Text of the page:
New regulation to protect office space comes into force
The government has asked that changes be made to Brighton & Hove’s ‘Article 4 Direction’ which is designed to protect office space in central Brighton and at other key employment sites.
The purpose and the area of the article 4 direction are unchanged by the Secretary of State’s intervention. From 25 July developers must obtain planning permission to change the use of their offices to residential space in central Brighton, New England Quarter and London Road, as well as the Edward Street Quarter and City Park office sites.
However developers that have already secured prior approval to convert their office building to residential under the government scheme before 25 July 2014 will not be affected and this has been made clear by modifications to the wording of the direction requested by the Secretary of State. Further details are on the council’s website and there will be a public notice next week.
The government introduced a temporary change in planning law in May 2013 that removed the need to obtain planning permission for change of use from office space to residential.
Brighton & Hove City Council and their leading partners in economic development of the city feared that the relaxation of planning permission could affect the city’s business growth. It decided to introduce a measure that would mean permission is still required in areas where employment space was most needed to provide future jobs. A proposal was drawn up and consulted on.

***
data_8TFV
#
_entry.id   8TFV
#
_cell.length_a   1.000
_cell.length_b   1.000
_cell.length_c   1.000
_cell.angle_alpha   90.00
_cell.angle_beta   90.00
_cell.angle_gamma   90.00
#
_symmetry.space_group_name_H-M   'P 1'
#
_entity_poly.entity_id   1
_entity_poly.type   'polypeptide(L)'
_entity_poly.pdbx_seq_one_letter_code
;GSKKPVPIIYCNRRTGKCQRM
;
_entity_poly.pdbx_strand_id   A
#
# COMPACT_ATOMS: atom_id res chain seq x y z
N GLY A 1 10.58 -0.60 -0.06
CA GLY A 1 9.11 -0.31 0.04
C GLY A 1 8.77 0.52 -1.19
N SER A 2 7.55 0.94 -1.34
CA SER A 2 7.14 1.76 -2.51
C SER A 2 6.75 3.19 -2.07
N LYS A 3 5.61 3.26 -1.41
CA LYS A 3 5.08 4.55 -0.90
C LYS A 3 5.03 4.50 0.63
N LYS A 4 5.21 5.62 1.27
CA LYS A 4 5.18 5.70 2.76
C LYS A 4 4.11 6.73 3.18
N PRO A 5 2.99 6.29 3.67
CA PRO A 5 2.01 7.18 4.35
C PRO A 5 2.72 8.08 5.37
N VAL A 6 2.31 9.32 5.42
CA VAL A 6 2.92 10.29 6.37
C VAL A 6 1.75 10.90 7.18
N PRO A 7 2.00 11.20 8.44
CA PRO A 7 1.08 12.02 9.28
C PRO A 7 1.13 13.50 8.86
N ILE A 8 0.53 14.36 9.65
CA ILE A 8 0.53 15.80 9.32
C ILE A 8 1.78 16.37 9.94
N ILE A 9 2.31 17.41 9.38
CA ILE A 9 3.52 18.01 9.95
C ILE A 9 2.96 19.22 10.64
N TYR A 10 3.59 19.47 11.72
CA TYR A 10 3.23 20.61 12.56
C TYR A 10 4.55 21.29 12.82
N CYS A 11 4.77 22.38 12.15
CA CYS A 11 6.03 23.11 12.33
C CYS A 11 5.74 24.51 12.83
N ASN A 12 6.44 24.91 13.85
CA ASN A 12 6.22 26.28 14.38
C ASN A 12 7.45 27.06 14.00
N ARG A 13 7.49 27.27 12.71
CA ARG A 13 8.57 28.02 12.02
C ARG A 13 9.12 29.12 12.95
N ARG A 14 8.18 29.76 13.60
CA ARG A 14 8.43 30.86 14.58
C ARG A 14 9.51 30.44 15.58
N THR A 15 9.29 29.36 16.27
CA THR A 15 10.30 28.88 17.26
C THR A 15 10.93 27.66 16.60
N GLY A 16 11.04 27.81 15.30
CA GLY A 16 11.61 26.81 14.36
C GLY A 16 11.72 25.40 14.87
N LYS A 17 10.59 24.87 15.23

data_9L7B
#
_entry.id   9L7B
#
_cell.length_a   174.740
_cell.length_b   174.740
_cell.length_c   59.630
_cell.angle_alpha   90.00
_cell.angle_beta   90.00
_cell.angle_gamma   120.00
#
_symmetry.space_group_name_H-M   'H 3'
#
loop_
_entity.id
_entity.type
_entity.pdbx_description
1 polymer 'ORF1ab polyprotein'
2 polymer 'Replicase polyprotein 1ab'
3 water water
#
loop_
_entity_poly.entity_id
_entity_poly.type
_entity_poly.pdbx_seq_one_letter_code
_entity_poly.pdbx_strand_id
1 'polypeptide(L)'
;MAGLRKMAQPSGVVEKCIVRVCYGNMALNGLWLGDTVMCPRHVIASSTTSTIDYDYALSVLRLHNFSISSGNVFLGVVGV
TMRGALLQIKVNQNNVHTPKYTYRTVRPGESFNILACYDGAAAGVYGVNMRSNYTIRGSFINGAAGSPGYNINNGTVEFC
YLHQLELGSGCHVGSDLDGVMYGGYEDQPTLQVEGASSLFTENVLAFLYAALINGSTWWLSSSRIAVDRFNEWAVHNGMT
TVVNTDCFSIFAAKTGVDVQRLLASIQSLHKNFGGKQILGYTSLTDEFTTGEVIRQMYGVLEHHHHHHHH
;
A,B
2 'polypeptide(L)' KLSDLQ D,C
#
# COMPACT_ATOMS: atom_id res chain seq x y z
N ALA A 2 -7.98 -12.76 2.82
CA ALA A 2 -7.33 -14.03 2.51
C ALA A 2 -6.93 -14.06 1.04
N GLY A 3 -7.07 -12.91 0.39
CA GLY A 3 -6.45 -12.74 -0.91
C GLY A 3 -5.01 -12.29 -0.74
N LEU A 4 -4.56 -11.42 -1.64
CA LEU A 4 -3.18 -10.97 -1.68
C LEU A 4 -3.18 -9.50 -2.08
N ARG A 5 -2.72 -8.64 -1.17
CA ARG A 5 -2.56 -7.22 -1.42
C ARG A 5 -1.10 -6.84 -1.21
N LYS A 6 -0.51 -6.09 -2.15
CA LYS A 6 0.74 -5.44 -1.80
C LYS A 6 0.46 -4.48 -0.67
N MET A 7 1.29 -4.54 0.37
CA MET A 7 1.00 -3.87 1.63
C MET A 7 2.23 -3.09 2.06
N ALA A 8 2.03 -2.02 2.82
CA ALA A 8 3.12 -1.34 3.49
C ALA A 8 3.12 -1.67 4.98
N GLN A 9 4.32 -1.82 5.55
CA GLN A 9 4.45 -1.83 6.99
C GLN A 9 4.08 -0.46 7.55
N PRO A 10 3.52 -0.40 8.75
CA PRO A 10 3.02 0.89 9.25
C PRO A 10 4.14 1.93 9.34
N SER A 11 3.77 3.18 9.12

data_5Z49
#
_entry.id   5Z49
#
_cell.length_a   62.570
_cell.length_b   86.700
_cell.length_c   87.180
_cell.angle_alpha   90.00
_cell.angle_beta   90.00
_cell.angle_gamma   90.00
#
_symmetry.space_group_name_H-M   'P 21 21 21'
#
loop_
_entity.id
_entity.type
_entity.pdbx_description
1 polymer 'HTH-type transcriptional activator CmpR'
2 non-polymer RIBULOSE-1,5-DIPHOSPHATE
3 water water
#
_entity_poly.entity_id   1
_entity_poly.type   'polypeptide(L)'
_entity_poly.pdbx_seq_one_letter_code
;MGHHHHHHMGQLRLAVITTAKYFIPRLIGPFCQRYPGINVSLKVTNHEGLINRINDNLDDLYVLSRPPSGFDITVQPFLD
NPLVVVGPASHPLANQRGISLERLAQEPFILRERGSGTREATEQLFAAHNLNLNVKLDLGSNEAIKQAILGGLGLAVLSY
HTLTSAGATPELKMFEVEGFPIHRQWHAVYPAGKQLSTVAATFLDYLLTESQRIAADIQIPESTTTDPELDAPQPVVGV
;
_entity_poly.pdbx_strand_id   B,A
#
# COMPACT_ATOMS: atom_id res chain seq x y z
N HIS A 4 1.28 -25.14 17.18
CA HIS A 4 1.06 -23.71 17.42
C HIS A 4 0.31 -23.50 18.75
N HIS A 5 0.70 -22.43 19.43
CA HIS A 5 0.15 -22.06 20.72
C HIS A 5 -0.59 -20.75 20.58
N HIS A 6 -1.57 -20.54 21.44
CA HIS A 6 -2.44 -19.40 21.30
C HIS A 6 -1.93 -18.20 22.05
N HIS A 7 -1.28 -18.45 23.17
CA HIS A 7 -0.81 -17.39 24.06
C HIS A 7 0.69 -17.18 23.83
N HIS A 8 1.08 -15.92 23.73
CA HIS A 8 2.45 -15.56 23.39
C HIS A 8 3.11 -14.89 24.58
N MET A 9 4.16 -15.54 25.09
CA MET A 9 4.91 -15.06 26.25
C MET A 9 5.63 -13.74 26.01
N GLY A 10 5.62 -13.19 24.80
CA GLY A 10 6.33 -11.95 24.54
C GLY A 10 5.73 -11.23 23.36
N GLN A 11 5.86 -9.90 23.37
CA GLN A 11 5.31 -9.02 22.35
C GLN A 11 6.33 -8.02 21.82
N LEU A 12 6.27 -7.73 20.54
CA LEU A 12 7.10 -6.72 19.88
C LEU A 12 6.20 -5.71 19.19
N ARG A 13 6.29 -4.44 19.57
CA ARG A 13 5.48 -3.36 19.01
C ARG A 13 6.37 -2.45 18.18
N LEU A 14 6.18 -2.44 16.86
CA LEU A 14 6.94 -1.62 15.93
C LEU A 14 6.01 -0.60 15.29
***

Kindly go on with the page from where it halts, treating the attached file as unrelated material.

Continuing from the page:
Councillor Phélim Mac Cafferty, chair of the city’s planning committee, said: “We notified the Secretary of State about the article 4 direction and are pleased that he has accepted this measure without changing any of the proposed areas. It shows that we have made the right decision in making sure our key employment sites are protected. If we lost even 10% of our city centre offices the impact would be enormous – 700 office jobs would go. We have the 4th largest growth in the country for private sector jobs and our decision will help protect job creation into the future.
“We recognise the pressing need for new homes but have to find a balance between homes and jobs. Every planning application is considered on its merits, and there will be applications suitable for some housing. The planning process also enables local communities to have a say on proposals as well as giving planning officers the opportunity to negotiate community benefits and affordable housing if change of use is recommended.”
Requiring planning permission in the selected areas will not mean that office space can never be converted to homes. Annual average losses of 3,000 square metres of office space to other uses shows that the council considers change of use applications on merit against local planning policies.